INTRODUCTION

Malnutrition is a common problem among older adults,1 leading to severe complications such as weakening of the immune system, muscle loss, loss of independence and increased mortality.2 In addition, malnutrition in the elderly is associated with several geriatric syndromes including cognitive deficit,3,4 which represents one of the most disabling health conditions in the elderly.5

Recent studies have confirmed a higher prevalence of malnutrition in older adults with different types of cognitive impairment (dementia, mild cognitive impairment).5-7 However, in most of these studies body mass index (BMI) was used as the main measurement of nutritional status. It is well known that BMI can be misleading in terms of a person's body fat percentage as the index solely takes account of net weight and height of an individual and does not consider the distribution of muscle and bone mass. It also fails to differentiate between body fat and muscle mass.8

In older people, there tends to be an increase in body weight and fat tissue and a decrease in muscle mass. Therefore, the use of BMI as a nutritional measurement may underestimate the body fat percentage in those with less lean body mass, such as elderly individuals. In order to overcome this limitation, the Nutrition Screening Initiative (NSI)9 and Lipschitz10 proposed a different BMI cut-off as suggested by the World Health Organization.11 However, there is no universal agreement on which BMI cut-off point should be used and how to define malnutrition using BMI values.12 Also, Guo et al., 199913 hold that BMI is not appropriate for assessing levels of nutritional status in the elderly because it does not provide information about distribution of fat in different parts of the body.

In addition, recent evidence has indicated that alterations in body composition are apparent in the earliest clinical stage of Alzheimer's disease and have furthered these findings in suggesting that Alzheimer's disease-related alterations in body composition may be predominantly due to loss of lean mass (i.e. sarcopenia).14 This is consistent with at least one large epidemiological study that found an association between cognitive impairment and reduced muscle mass in women without dementia.15 These findings suggested that lean mass may be a more sensitive measure to relate body composition to cognitive outcomes and to dementia than measures of adiposity.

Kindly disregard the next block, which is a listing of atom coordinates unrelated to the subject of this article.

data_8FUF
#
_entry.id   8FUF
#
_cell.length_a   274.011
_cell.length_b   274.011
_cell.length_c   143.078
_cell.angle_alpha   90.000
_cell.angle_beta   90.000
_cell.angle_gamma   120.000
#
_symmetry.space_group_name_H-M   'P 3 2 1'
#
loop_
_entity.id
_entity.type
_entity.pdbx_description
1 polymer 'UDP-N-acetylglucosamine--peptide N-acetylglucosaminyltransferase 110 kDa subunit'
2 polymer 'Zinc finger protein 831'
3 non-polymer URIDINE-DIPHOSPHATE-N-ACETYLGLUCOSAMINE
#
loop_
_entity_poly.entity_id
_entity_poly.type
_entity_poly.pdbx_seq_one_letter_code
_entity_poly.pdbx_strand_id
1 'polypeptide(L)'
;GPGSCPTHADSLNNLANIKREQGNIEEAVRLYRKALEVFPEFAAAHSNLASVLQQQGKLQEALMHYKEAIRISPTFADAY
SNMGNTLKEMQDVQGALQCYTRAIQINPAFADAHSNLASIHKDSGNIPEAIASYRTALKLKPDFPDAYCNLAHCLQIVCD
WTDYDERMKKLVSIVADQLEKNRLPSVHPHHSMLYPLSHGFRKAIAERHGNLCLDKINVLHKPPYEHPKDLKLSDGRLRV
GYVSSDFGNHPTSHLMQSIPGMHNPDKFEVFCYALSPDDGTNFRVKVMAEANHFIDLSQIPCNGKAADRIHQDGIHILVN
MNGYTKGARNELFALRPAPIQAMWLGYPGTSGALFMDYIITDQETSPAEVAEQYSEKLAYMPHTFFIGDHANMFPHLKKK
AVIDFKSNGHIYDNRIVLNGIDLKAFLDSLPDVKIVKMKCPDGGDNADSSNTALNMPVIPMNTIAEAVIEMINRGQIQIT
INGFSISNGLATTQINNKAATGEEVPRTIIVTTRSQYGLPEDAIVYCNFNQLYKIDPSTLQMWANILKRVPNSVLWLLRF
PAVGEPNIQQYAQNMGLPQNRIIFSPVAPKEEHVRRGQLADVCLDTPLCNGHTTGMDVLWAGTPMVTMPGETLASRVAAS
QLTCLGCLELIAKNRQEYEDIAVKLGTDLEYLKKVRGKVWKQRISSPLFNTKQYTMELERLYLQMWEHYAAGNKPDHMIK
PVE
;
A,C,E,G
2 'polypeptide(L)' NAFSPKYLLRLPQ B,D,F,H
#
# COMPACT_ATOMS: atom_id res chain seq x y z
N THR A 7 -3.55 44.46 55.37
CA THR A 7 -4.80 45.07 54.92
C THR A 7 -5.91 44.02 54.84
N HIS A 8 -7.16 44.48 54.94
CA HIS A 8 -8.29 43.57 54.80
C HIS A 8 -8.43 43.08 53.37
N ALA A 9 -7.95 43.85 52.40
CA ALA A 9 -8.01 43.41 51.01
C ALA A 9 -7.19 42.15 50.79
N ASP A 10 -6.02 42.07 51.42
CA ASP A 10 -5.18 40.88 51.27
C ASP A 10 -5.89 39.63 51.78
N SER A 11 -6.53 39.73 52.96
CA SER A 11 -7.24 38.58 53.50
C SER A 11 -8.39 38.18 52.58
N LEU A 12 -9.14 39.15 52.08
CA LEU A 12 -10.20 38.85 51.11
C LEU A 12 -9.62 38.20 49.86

Although there are other anthropometric measures that may be more reliable and easier to perform, they have only been used in a few studies.16,17 Taking into account the changes in body composition during aging and the limitations of BMI for assessing levels of nutritional status in the elderly, the aim of this study was to investigate the association between nutritional status and cognitive impairment, supplementing data on BMI with other anthropometric measures in a well-defined population of Brazilian elderly with low-educational levels.


METHODS

The Bambuí Health and Ageing Study (BHAS). The BHAS is an ongoing population-based prospective cohort study of older adults carried out in Bambuí (15,000 inhabitants), a city in the State of Minas Gerais, Southeast Brazil. The data presented in this paper were collected at the baseline examination. A detailed description of the design and methods of the study has been published previously.18,19

Study population. All residents aged 60 years and over were eligible to take part in the BHAS baseline and were identified through a complete census of the city, carried out by the research team between November and December 1996. Of 1,742 residents identified who were aged 60 years and over, 1,606 (92.2%) were interviewed and received comprehensive health status examinations. Those interviewed and examined were similar to the total population in Bambuí aged 60 years and over with respect to all sociodemographic characteristics considered, including age, gender, number of residents in the household, marital status and educational level.18,19